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In the suburbs an hour north of Chicago, the Interprofessional Community Clinic (ICC) at Rosalind Franklin University of Medicine and Science is a student-led free clinic that offers a range of medical services including primary care medicine, gynecology, physical therapy, podiatry, dermatology, ophthalmology, and behavioral health to hundreds of uninsured patients every year, many of whom prefer speaking Spanish.

Thanks to the generosity of the Illinois Association of Free and Charitable Clinics and VNA Foundation, ICC’s volunteer clinicians can tap into the knowledge of MAVEN Project’s seasoned specialty volunteers to assist them in providing the highest quality health care.

This unique clinic is led by Rosalind Franklin University students from a variety of disciplines. Supported by volunteer clinicians, students run all aspects of clinic management, including patient care and education, patient outreach, marketing, and fundraising. Student providers lead appointments with patients, after which they present an assessment and treatment plan to a team of seasoned clinicians. Meanwhile, the patient is looked after by ICC care coordinators, who make connections to valuable resources.

“Our model is great for students, who learn by doing under clinical supervision,” shared Medical Director Melissa Chen, MD. “And it’s great for patients because it breaks down silos between specialties with our unique interprofessional collaborations. Adding MAVEN Project as a partner has been incredible. Consulting specialists share important perspectives that our clinicians wouldn’t be able to access otherwise, and elevate our ability to deliver an excellent standard of care. That guidance is a great source of confidence for our students, faculty, and patients.”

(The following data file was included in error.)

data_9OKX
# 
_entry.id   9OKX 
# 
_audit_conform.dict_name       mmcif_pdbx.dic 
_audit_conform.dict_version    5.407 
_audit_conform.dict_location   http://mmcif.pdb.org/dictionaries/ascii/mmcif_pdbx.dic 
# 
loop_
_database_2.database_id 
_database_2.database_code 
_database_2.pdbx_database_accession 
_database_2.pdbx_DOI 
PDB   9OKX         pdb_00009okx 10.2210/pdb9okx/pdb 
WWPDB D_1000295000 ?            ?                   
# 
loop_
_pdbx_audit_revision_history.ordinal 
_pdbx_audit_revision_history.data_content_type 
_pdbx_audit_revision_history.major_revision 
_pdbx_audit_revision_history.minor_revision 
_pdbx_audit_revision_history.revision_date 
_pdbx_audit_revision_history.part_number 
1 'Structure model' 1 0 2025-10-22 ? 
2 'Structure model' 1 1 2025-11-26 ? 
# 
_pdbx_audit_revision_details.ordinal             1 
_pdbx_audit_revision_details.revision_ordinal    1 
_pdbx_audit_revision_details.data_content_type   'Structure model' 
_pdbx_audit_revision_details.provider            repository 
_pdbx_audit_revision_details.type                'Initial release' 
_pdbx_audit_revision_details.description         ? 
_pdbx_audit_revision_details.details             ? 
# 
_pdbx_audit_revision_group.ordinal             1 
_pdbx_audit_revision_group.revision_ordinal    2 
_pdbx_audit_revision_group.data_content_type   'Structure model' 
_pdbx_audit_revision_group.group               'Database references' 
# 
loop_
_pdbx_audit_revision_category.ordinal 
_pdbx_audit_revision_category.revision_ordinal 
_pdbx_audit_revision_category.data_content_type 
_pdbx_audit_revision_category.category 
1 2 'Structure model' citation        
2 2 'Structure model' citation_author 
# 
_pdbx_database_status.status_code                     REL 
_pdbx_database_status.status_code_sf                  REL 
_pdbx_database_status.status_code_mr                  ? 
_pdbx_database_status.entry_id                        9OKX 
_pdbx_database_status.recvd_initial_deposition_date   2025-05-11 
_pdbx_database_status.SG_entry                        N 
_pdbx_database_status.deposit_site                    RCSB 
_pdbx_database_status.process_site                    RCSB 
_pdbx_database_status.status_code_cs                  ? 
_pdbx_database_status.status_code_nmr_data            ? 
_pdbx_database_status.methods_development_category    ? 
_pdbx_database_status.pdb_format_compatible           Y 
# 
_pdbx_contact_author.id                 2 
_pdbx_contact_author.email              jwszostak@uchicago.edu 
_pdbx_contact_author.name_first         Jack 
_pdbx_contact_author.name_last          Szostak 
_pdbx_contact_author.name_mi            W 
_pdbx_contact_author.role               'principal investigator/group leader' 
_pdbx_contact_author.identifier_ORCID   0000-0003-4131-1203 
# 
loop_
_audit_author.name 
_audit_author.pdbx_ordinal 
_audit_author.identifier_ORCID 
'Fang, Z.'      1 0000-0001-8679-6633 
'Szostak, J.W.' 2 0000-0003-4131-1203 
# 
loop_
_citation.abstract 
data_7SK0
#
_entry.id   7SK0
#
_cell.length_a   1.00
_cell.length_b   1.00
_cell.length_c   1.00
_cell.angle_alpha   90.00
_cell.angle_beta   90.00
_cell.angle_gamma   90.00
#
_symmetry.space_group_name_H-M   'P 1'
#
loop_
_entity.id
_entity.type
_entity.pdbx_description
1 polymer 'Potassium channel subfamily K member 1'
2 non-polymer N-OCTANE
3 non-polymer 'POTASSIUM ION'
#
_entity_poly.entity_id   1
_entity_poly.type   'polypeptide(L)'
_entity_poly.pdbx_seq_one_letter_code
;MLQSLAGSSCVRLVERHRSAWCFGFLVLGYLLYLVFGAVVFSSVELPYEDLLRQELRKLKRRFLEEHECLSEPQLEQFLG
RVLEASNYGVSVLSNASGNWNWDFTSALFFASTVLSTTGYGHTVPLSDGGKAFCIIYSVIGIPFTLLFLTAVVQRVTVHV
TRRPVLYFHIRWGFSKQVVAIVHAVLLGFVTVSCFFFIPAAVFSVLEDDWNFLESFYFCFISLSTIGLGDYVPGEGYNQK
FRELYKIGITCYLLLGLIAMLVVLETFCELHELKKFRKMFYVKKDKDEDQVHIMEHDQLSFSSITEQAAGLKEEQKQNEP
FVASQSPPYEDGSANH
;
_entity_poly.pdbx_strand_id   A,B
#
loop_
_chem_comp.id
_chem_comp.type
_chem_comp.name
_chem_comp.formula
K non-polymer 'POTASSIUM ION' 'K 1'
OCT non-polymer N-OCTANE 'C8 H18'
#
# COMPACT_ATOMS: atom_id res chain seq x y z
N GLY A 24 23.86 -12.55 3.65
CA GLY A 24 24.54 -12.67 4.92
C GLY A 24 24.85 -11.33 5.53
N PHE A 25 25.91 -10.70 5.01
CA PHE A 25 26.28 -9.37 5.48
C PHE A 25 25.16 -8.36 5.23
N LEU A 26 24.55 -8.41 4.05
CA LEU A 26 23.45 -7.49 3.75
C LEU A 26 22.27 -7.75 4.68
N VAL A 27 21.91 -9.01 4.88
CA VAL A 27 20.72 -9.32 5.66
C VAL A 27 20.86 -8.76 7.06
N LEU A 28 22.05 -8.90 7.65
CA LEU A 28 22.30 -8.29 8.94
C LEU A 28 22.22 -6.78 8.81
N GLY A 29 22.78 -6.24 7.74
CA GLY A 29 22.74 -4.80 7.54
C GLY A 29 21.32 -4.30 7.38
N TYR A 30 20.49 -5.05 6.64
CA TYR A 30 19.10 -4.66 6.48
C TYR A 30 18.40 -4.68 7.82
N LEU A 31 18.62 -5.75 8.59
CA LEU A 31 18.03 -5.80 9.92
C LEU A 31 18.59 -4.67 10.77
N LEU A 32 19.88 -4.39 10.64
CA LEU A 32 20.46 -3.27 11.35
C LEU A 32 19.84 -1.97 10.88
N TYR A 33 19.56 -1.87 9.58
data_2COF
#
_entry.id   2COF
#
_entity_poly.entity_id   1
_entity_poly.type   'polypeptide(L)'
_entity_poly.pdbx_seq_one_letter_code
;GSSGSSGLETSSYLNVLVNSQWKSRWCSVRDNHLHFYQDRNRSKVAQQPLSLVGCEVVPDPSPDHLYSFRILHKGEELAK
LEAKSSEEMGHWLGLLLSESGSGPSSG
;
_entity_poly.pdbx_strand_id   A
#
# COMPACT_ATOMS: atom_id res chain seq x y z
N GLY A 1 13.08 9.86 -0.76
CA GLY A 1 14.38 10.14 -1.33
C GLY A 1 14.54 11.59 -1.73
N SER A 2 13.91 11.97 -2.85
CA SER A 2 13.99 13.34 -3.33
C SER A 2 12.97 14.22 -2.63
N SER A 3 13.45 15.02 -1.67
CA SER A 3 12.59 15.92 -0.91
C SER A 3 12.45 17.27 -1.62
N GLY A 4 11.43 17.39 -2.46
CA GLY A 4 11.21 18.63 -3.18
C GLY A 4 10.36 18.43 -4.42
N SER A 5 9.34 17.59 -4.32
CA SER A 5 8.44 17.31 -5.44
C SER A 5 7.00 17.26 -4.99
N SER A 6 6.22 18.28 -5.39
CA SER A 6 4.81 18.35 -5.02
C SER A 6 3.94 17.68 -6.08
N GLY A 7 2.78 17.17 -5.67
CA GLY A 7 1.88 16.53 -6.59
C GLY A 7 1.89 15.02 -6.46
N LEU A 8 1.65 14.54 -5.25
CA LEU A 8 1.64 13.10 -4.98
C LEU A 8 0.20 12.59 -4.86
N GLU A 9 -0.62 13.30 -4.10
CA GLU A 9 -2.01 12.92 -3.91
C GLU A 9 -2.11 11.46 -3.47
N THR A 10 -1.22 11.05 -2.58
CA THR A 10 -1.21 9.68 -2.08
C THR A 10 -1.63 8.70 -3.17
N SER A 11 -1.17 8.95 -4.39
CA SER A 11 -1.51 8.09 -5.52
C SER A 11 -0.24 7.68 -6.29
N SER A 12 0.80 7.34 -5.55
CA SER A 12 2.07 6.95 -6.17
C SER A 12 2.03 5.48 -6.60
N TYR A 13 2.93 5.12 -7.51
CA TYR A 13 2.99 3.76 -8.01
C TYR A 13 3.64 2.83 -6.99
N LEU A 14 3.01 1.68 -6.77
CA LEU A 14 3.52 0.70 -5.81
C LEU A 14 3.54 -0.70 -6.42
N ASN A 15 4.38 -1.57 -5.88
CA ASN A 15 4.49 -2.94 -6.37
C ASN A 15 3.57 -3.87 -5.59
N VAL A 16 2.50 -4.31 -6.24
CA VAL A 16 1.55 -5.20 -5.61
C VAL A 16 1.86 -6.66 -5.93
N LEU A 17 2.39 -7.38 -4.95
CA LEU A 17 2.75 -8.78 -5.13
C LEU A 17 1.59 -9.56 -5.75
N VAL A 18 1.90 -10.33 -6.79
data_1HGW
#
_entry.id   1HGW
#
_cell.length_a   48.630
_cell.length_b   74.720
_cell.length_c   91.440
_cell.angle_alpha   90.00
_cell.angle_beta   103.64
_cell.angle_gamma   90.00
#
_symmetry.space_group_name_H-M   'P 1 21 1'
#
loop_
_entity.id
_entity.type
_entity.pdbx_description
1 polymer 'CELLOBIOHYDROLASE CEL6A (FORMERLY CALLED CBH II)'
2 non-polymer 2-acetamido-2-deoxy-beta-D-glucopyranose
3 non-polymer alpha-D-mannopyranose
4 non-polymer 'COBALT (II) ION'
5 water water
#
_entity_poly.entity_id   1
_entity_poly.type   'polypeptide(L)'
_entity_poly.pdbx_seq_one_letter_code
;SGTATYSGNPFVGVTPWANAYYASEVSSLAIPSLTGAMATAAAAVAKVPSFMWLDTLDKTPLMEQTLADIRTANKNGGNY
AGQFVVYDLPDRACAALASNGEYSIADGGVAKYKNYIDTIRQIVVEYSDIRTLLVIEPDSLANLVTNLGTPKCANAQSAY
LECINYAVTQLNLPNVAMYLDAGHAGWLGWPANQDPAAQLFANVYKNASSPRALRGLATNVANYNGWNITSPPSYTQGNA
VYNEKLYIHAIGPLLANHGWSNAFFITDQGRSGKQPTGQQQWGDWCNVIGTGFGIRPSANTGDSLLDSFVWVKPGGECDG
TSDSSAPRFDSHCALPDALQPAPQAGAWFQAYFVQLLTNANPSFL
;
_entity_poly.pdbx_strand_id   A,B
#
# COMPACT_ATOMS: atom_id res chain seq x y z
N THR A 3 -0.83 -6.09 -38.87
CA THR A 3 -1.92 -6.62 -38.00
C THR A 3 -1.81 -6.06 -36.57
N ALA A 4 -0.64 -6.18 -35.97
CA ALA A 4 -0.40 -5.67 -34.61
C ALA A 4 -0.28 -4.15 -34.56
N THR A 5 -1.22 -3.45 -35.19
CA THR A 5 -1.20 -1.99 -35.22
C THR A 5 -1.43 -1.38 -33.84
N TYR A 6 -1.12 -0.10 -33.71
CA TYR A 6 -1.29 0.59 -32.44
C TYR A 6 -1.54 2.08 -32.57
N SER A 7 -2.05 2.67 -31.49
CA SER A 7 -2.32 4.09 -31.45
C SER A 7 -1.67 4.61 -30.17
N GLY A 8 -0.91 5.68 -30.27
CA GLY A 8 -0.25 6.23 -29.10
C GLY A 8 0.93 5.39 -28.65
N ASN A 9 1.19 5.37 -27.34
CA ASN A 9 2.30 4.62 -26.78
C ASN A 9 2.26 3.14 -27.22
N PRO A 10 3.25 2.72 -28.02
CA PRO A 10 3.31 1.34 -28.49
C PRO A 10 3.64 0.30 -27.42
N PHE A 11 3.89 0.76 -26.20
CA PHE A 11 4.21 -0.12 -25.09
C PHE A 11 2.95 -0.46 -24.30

Assistant Medical Director Misty Fils, MS, PA-C, noted that the clinic has expanded to support local unhoused populations.

“For most of our patients, the ICC is the last resort to receive the intervention they need,” Fils said. “We try to help them access specialists when they need it, but language, transportation, and cost barriers make that challenging. Individualized patient consults mean we can keep care at the ICC in many cases. Plus, the access to highly trained specialists helps us recruit overseeing clinicians who might otherwise feel the practice is too far out of their scope to join the ICC.”

The professionals at the ICC have also enthusiastically participated in MAVEN Project’s education sessions—including one on infectious diseases in an immigrant population and another on pelvic health for the transgender male.

“We are tremendously grateful for what MAVEN Project has provided,” Fils added.

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